Seeing a protest on TV is much different than experiencing one as it goes on around your workplace.
—getting in the metro system
—getting off the escolator
—getting out of the metro system
—transfer train tricks
-How to protest
—Not wearing flags of other countries
—having remedial metro skills
Before I reflect on the protests around here I would like to take a moment and comment on what I have learned in my 6 months of daily metro commuting.
There are two basic metro skills that are required.
The most basic of which is how to get through the turnstiles/gates that every metro rider must go through when entering and exiting the system. I realize it may not be the most straight forward process, but only because there are 2 types of cards. Metro tries to make this as obvious as possible. The cardboard cards go in the slot. They have a big arrow to show you how. The slot is right there in the front. There is also a plastic RFID card that you must touch to the gate – there is a picture of the RFID card on the receiver so you can match. Once you get past this you should be good.
Skill number the two: How to ride an escalator. Yeah, there is “walk right, stand left,” but that is a courtesy more than a skill. The real skill is getting off. When you get off an escalator you should resume walking and exit the general getting off the escalator area. No matter what you see. You do not have to walk on the escalator, it does that for you. But when it is ends you must resume walking. I recommend you resume in the same manner that you used to get on it in the first place.
I have developed my own tips and tricks. Lets look at an example. From my quiet observation I have figured out how to transfer trains that use the same platform. This only works on same-platform transfers, which are extra tricky because when you must perform one of these conditions are probably less than ideal. I call this tip: Riding the blue line to Roslyn because the orange line is way too crowed to consider getting on. Here’s how it works:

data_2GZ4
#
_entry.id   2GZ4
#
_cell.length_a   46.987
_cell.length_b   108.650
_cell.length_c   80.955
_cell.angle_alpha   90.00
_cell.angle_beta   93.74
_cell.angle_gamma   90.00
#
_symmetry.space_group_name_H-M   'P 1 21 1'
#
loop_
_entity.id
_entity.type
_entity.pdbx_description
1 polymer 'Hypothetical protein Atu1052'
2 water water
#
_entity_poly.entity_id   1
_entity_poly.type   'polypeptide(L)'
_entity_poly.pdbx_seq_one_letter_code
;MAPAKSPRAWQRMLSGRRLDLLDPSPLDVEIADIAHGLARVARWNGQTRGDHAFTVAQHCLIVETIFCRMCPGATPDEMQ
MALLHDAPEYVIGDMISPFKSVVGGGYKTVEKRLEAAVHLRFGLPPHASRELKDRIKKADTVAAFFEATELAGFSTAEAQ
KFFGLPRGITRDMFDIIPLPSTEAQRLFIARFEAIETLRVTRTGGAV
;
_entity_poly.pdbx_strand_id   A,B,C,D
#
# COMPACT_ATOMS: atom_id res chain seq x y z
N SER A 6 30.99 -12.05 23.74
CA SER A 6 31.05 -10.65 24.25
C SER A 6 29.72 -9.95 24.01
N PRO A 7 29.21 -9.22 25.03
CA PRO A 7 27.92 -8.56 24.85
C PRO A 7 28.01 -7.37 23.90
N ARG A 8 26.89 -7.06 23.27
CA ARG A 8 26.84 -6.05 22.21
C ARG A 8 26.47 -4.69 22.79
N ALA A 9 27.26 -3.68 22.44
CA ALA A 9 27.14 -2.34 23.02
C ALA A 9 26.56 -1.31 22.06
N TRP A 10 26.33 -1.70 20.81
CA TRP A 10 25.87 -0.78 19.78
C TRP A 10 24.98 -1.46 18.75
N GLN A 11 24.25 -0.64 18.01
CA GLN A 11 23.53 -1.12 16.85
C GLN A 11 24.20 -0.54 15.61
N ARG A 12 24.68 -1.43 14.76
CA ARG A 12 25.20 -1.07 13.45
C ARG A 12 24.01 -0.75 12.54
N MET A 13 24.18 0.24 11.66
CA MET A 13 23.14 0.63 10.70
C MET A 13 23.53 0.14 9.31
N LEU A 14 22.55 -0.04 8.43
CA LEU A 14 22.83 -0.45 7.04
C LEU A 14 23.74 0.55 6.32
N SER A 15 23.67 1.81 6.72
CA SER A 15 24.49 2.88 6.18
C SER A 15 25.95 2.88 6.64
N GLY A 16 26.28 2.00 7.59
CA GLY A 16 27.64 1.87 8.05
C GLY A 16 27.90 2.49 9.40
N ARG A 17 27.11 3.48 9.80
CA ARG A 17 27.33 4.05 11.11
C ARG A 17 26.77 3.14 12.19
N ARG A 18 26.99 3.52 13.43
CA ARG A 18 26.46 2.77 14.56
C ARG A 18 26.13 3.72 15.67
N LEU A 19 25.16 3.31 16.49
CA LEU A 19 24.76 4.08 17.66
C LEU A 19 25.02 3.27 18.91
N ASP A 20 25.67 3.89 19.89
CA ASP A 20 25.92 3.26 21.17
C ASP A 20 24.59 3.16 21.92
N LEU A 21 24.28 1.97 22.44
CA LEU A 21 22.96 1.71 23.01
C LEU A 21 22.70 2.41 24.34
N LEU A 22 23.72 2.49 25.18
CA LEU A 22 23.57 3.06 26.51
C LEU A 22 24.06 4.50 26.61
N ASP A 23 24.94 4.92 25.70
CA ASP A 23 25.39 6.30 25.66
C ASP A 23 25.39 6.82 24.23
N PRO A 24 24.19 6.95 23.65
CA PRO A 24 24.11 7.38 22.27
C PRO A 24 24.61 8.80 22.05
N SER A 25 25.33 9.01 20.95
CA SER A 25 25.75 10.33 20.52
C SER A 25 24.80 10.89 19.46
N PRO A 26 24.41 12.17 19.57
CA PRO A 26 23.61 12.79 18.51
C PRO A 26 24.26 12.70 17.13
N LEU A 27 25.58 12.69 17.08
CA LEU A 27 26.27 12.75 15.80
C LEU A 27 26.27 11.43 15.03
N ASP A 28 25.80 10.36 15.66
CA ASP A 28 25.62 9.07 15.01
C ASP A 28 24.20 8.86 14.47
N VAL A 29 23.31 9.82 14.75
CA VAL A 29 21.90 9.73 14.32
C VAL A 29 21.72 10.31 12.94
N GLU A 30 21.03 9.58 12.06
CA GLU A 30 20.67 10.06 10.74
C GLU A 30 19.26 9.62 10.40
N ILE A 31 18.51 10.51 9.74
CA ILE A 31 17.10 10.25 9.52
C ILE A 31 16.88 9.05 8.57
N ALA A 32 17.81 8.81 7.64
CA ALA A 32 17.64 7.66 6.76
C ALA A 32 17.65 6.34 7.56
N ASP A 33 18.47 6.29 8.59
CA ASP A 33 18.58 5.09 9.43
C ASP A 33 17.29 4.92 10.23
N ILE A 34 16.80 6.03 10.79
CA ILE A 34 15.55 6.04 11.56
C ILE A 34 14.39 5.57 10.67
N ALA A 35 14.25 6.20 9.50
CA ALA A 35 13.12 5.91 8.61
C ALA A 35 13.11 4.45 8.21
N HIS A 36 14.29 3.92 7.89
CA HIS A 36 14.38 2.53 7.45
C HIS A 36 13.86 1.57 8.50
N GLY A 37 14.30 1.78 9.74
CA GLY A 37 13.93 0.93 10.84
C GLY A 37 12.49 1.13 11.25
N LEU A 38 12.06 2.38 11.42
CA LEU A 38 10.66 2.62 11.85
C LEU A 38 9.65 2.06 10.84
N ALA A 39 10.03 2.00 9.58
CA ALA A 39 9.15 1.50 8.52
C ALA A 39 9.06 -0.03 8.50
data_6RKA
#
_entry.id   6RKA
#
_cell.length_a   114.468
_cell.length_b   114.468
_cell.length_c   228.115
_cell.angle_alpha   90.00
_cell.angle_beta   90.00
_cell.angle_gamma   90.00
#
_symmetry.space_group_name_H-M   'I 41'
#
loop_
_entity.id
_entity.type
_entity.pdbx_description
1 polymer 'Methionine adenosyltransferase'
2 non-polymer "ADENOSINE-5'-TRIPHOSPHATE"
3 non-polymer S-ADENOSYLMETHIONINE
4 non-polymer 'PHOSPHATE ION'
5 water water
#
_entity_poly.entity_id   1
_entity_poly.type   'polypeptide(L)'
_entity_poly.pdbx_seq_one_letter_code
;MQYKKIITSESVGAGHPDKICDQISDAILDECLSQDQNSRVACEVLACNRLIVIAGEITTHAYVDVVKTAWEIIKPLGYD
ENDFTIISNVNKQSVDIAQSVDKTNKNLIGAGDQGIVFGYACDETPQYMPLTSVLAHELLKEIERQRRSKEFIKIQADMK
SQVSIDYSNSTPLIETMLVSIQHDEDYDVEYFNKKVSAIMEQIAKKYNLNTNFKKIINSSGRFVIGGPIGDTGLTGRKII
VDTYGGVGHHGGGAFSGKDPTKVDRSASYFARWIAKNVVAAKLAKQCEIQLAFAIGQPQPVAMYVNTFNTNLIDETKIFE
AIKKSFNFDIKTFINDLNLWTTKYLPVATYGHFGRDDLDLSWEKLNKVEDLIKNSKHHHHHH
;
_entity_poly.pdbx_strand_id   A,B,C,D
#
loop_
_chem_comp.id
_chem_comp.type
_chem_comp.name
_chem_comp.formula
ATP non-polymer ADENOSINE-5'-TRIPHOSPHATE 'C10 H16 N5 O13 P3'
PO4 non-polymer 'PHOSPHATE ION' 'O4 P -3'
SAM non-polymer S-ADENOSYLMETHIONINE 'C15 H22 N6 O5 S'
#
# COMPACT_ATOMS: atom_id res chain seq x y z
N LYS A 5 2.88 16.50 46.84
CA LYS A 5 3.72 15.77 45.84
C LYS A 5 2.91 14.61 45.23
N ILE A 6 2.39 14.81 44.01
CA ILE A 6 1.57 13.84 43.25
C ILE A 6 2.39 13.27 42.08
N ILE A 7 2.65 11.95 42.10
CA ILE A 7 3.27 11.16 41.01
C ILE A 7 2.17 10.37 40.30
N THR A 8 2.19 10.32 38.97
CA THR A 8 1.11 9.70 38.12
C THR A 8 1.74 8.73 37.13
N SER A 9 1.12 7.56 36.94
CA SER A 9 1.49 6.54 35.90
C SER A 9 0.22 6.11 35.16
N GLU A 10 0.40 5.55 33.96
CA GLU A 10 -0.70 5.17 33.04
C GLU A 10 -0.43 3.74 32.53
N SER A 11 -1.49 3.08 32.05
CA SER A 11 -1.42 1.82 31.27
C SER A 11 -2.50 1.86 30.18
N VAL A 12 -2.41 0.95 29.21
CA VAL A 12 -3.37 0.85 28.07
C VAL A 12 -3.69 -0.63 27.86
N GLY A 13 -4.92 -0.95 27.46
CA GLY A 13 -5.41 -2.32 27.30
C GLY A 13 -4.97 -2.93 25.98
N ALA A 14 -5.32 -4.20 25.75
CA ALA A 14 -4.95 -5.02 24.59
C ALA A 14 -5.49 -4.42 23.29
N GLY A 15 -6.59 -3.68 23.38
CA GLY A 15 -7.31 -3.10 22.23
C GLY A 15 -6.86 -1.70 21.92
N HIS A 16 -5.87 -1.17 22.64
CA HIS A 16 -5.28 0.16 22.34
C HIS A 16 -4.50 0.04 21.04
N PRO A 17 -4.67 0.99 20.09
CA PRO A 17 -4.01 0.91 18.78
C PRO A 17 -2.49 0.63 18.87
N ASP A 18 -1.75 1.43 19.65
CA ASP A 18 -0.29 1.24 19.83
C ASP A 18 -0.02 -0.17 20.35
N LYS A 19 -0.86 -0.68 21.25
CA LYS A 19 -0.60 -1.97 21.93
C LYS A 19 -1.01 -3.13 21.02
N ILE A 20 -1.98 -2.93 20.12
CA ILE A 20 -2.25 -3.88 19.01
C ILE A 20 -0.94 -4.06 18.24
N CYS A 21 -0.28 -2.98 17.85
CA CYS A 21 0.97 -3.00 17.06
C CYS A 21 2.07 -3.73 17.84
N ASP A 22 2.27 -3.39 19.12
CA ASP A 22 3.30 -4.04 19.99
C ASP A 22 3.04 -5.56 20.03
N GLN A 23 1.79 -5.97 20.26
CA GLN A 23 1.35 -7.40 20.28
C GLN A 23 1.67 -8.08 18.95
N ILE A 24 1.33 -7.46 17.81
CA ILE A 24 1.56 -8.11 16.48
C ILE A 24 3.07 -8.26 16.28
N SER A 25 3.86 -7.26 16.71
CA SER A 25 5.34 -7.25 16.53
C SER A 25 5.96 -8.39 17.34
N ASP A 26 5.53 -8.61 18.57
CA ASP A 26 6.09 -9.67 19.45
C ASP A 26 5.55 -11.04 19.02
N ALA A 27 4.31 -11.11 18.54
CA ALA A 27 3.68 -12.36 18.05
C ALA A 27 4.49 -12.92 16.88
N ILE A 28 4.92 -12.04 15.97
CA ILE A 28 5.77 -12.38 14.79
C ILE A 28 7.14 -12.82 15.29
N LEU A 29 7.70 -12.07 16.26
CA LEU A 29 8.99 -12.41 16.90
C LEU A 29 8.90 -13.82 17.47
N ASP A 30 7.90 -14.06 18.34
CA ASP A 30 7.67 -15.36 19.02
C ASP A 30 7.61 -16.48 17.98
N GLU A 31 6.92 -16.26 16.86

• Ignore that crowed Orange line train, wait for the next blue line
• Board the blue line train when he arrives, enjoy sitting in your seat.
• When the train approaches Roslyn (the last transfer point to the orange line) try to be the last one off the train.
• Make sure you get off the car at the center door.
• Once you exit the train side step once and press up next to the train.
• Have fun getting shoved as people crowd around you when boarding (this is a necessary evil)
• As the train leaves don’t move in any direction more than one step.
• When the Orange line arrives you should be situated right next to a middle of the car door, this is good, more people can board in the middle doors (as you get on half go right, half go left and you meet the people form the end doors and stop).
• Enjoy your slightly less crowded ride.
There are certain courtesies that really need to be in place in a civilized mass transit system. Many people overlook these and instead revert a selfish approach. The best way to test a person would be the seat-scoot. When you are riding on the outer seat and the person next to you vacates their seat you are allowed to retain a seat, but should scoot over to the inside seat. There are exceptions to this rule, such as if there are no standing riders, but for the most part the lack of scoot would be akin to shouting “I’m a big fat selfish jerk” real loud.
As a person who commonly watches as completely capable fully grown men refuse to scoot, I see the need for seat vigilantes. The attack of the seat vigilante is simple: If you won’t scoot over the SV will come over and ask to sit next to you. SV’s will eagerly ignore any other open seats (I’m assuming the other standing people would like them, and they don’t want to deal with the anti-scoot-jerk) . Climb over you and spread out comfortably.
You can’t become a seat vigilante and just go around haphazardly sitting, one must carefully observe the situation and determine if someone needs to be taught a lesson. Possible exceptions would be people with lots of luggage or someone in a full body cast.
I have no political leanings on the immigration policies that were being protested.
With that said